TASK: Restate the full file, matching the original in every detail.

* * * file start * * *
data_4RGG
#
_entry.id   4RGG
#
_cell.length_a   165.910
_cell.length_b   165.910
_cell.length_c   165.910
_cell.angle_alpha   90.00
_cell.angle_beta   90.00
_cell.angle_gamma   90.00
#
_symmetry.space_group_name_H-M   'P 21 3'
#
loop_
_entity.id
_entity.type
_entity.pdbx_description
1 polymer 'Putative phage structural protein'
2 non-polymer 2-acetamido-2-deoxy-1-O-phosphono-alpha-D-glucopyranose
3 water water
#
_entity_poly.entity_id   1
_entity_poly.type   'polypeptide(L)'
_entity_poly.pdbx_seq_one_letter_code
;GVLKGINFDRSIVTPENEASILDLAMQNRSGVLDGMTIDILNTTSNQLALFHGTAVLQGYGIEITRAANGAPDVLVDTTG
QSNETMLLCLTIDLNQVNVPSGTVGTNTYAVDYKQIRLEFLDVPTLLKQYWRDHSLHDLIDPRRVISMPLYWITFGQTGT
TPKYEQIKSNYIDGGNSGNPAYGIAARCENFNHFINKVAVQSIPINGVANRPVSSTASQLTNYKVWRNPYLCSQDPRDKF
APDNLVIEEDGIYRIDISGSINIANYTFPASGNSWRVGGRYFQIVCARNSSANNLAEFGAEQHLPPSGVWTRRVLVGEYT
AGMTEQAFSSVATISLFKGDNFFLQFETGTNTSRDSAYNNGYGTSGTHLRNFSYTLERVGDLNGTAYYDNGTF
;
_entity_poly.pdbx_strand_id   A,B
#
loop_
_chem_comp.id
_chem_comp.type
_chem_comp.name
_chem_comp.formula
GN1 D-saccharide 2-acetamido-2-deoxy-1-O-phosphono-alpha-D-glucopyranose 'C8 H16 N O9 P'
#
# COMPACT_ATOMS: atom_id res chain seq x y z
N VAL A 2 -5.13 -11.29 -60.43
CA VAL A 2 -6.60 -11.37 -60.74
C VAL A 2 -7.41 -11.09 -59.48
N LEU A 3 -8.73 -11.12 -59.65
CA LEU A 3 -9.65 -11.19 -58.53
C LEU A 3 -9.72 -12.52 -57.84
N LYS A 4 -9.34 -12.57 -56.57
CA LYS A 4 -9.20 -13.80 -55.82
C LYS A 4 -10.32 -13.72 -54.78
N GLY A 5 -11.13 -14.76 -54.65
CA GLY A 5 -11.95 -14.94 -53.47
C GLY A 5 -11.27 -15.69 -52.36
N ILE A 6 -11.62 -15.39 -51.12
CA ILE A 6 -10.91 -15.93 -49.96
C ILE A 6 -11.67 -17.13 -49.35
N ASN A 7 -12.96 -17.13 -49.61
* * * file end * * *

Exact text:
data_4RGG
#
_entry.id   4RGG
#
_cell.length_a   165.910
_cell.length_b   165.910
_cell.length_c   165.910
_cell.angle_alpha   90.00
_cell.angle_beta   90.00
_cell.angle_gamma   90.00
#
_symmetry.space_group_name_H-M   'P 21 3'
#
loop_
_entity.id
_entity.type
_entity.pdbx_description
1 polymer 'Putative phage structural protein'
2 non-polymer 2-acetamido-2-deoxy-1-O-phosphono-alpha-D-glucopyranose
3 water water
#
_entity_poly.entity_id   1
_entity_poly.type   'polypeptide(L)'
_entity_poly.pdbx_seq_one_letter_code
;GVLKGINFDRSIVTPENEASILDLAMQNRSGVLDGMTIDILNTTSNQLALFHGTAVLQGYGIEITRAANGAPDVLVDTTG
QSNETMLLCLTIDLNQVNVPSGTVGTNTYAVDYKQIRLEFLDVPTLLKQYWRDHSLHDLIDPRRVISMPLYWITFGQTGT
TPKYEQIKSNYIDGGNSGNPAYGIAARCENFNHFINKVAVQSIPINGVANRPVSSTASQLTNYKVWRNPYLCSQDPRDKF
APDNLVIEEDGIYRIDISGSINIANYTFPASGNSWRVGGRYFQIVCARNSSANNLAEFGAEQHLPPSGVWTRRVLVGEYT
AGMTEQAFSSVATISLFKGDNFFLQFETGTNTSRDSAYNNGYGTSGTHLRNFSYTLERVGDLNGTAYYDNGTF
;
_entity_poly.pdbx_strand_id   A,B
#
loop_
_chem_comp.id
_chem_comp.type
_chem_comp.name
_chem_comp.formula
GN1 D-saccharide 2-acetamido-2-deoxy-1-O-phosphono-alpha-D-glucopyranose 'C8 H16 N O9 P'
#
# COMPACT_ATOMS: atom_id res chain seq x y z
N VAL A 2 -5.13 -11.29 -60.43
CA VAL A 2 -6.60 -11.37 -60.74
C VAL A 2 -7.41 -11.09 -59.48
N LEU A 3 -8.73 -11.12 -59.65
CA LEU A 3 -9.65 -11.19 -58.53
C LEU A 3 -9.72 -12.52 -57.84
N LYS A 4 -9.34 -12.57 -56.57
CA LYS A 4 -9.20 -13.80 -55.82
C LYS A 4 -10.32 -13.72 -54.78
N GLY A 5 -11.13 -14.76 -54.65
CA GLY A 5 -11.95 -14.94 -53.47
C GLY A 5 -11.27 -15.69 -52.36
N ILE A 6 -11.62 -15.39 -51.12
CA ILE A 6 -10.91 -15.93 -49.96
C ILE A 6 -11.67 -17.13 -49.35
N ASN A 7 -12.96 -17.13 -49.61